climate crisis

Tory Members Don’t Want To Prioritise Climate Action. Does The Rest Of The UK Agree?

today19 July 2022

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Conservative Party members do not want the next Tory leader and prime minister to prioritise reducing carbon emissions – but does the rest of the country agree?

In a YouGov poll commissioned by The Times this week, just 4% of Tory members who were surveyed said reaching the current target of net zero carbon emissions by 2050 was in their top three priorities for Boris Johnson’s successor.

Instead, they wanted focus on winning the next election, controlling immigration and helping families with the cost of living crisis – reaching net zero was at the bottom of 10 options, even as the UK reaches record-breaking temperatures this week.

Why it matters

While the exact number of current paid-up members of the Tory Party remains unclear, at the last general election it had 160,000 individuals.

This means about 0.3% of the total UK electorate will be choosing the next prime minister.

As professor Tim Bale, head of Queen Mary University of London and Sussex University Party Members Project told the BBC, “this is far from representative of voters as a whole”.

Johnson may have resigned, but the Conservatives still command a majority in parliament.

The opportunity for Johnson’s critics to call a snap general election passed last night after a majority of MPs voted in confidence of the government, despite the upheaval of the last six months.

Tory Party members have to have been be paid-up members for three months before taking part in the leadership ballot.

Is this in line with the rest of the country?

According to several polls, no – the rest of the population want the next prime minister to focus on greener goals.

UK Onward found in April this year that scrapping the Net Zero target would cost the Conservatives 1.3 million votes.

The polling found 64% of voters support the UK’s plan to reach Net Zero by 2050, compared to just 9% who oppose it, while 58% agree want to keep the plan “even if it’s going to be expensive”.

That’s more than double the number of people who think the UK should scrap it if it’s too expensive.

The same research says nearly half of voters would be less likely to vote for a party which pledges to get rid of the Net Zero target.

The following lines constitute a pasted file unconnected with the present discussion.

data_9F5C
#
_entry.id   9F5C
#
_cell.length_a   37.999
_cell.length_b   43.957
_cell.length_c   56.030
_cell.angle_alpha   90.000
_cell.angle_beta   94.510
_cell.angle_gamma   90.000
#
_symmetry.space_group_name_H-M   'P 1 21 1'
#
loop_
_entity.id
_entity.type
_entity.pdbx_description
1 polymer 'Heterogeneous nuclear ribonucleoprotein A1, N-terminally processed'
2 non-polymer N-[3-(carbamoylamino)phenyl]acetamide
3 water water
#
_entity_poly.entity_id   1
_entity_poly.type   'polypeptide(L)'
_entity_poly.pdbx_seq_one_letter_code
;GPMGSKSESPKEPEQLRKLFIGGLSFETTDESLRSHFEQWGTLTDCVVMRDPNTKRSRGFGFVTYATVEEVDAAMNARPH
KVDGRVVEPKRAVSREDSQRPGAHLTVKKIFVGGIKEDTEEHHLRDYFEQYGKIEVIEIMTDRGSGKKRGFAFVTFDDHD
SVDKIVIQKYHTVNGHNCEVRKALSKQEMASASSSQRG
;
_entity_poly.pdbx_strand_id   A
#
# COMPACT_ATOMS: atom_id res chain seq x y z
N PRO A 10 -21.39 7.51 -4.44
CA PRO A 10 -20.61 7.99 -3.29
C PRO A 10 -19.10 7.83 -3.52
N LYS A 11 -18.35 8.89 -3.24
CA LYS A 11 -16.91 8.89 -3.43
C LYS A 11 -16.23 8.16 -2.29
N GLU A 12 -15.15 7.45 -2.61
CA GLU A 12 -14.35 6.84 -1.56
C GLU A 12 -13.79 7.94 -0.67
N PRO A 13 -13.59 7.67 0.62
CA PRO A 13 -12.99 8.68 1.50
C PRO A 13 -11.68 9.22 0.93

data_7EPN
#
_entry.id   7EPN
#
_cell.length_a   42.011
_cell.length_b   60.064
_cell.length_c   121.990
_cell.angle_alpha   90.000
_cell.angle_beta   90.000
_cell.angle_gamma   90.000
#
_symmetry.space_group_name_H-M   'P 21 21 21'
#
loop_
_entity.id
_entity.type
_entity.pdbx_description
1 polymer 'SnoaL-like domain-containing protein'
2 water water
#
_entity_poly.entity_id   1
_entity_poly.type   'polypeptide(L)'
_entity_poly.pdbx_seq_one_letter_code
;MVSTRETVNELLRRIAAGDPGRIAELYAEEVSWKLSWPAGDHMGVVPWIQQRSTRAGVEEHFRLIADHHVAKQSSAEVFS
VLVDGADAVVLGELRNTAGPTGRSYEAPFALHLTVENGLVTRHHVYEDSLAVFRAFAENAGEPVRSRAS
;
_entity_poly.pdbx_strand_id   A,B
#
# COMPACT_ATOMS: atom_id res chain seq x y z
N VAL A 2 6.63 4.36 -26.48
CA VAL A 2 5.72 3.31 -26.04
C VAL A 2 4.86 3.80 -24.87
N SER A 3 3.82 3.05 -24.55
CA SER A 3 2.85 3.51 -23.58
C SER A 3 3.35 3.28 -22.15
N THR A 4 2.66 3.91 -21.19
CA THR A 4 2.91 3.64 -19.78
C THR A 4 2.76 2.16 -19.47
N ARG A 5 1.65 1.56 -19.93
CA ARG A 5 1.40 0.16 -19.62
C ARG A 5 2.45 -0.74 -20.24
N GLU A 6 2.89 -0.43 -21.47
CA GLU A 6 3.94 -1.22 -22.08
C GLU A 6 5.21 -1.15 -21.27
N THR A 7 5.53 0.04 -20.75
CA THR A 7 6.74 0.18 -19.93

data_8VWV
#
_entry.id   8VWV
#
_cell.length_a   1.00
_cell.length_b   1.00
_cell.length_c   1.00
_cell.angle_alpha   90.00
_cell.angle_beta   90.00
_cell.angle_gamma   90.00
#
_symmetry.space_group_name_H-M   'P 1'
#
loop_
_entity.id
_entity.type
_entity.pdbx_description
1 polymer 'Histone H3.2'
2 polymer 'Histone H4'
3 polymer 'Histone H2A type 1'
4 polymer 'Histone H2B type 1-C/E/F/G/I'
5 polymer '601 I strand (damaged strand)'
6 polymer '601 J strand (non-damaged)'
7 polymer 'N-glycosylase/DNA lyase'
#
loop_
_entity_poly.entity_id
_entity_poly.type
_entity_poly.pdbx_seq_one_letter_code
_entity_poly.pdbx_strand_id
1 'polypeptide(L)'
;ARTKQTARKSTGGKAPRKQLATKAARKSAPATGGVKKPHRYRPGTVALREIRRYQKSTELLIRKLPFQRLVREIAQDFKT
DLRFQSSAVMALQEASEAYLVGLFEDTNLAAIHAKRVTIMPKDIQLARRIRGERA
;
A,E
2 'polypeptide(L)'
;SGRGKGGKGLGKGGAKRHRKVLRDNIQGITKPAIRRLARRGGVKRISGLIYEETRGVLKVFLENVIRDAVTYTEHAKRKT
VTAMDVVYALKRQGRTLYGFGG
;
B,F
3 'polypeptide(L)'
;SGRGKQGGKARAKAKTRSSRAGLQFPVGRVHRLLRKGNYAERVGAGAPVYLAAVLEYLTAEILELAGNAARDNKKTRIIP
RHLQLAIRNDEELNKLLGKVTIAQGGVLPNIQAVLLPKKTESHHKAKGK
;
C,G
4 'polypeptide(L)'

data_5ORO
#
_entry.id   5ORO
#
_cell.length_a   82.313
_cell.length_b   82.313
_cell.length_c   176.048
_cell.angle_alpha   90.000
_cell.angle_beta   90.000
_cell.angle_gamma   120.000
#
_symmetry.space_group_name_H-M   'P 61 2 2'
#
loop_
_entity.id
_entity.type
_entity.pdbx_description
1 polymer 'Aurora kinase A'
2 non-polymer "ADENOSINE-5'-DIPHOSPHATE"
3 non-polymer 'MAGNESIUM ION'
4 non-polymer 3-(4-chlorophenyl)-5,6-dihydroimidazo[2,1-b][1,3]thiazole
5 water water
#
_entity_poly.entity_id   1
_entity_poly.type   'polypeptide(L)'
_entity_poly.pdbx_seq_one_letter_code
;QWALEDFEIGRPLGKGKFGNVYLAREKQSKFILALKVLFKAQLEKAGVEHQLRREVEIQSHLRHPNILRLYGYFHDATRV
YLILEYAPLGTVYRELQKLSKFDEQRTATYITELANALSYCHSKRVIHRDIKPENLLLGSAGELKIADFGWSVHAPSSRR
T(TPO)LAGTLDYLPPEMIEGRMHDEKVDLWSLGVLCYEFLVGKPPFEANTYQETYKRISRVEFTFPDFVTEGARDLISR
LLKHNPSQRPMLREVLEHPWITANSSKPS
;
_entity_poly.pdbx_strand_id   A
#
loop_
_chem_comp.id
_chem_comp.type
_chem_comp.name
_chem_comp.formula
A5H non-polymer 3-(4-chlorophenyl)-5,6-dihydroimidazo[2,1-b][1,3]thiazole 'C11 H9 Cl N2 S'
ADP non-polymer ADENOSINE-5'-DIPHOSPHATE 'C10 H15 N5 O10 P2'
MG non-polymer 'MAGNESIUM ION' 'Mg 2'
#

A different poll from ONS – the Office for National Statistics – found in October that 75% of UK adults are worried about the impact of climate change.

Why is there such a difference?

The demographics of the Conservative Party are quite different to the general public.

According to Queen Mary University’s research from January 2020, 63% of Conservative Party members are male and 37% female.

The majority – 39% – are over 65, with 19% aged between 50 and 64, and 36% between 25 and 49. This means more than half of the party is aged 50 and over.

Approximately 76% voted to leave the EU in the 2016 referendum, and 56% live in London and south-east England.

A Conservative MP made a surprising claim this week that Tory party members are not bothered about reaching net zero by 2050 because “90% of them will be dead”.

Chris Skidmore, who chairs the environment all-party parliamentary group, told The Independent: “To many older party members, 2050 seems far away and they wonder whether they will be around in 28 years’ time.

“But it is a quick time in reality, because we need action straight away. People will die in the heat wave today when they would not have if their homes were insulated.”

What are the Tory leadership contenders promising?

Net zero, or action on the climate, has not been at the forefront of the Tory leadership race.

Kemi Badenoch has taken the most resolute stance against the current eco-friendly policies, telling voters that the net zero commitment is a “unilateral economic disarmament” which she would drop if elected.

However, the other contenders have promised to keep the government’s net zero by 2050 pledge.

Rishi Sunak, the current frontrunner in the race, also said that he would consider a new homes energy efficiency scheme this year.

Liz Truss claimed she would send a delegation to the COP15 biodiversity conference in Montreal, and said it was “unsustainable” to rely on fossil fuels.

Penny Mordaunt, on the other hand, net-zero and the levelling up agendas were complementary.

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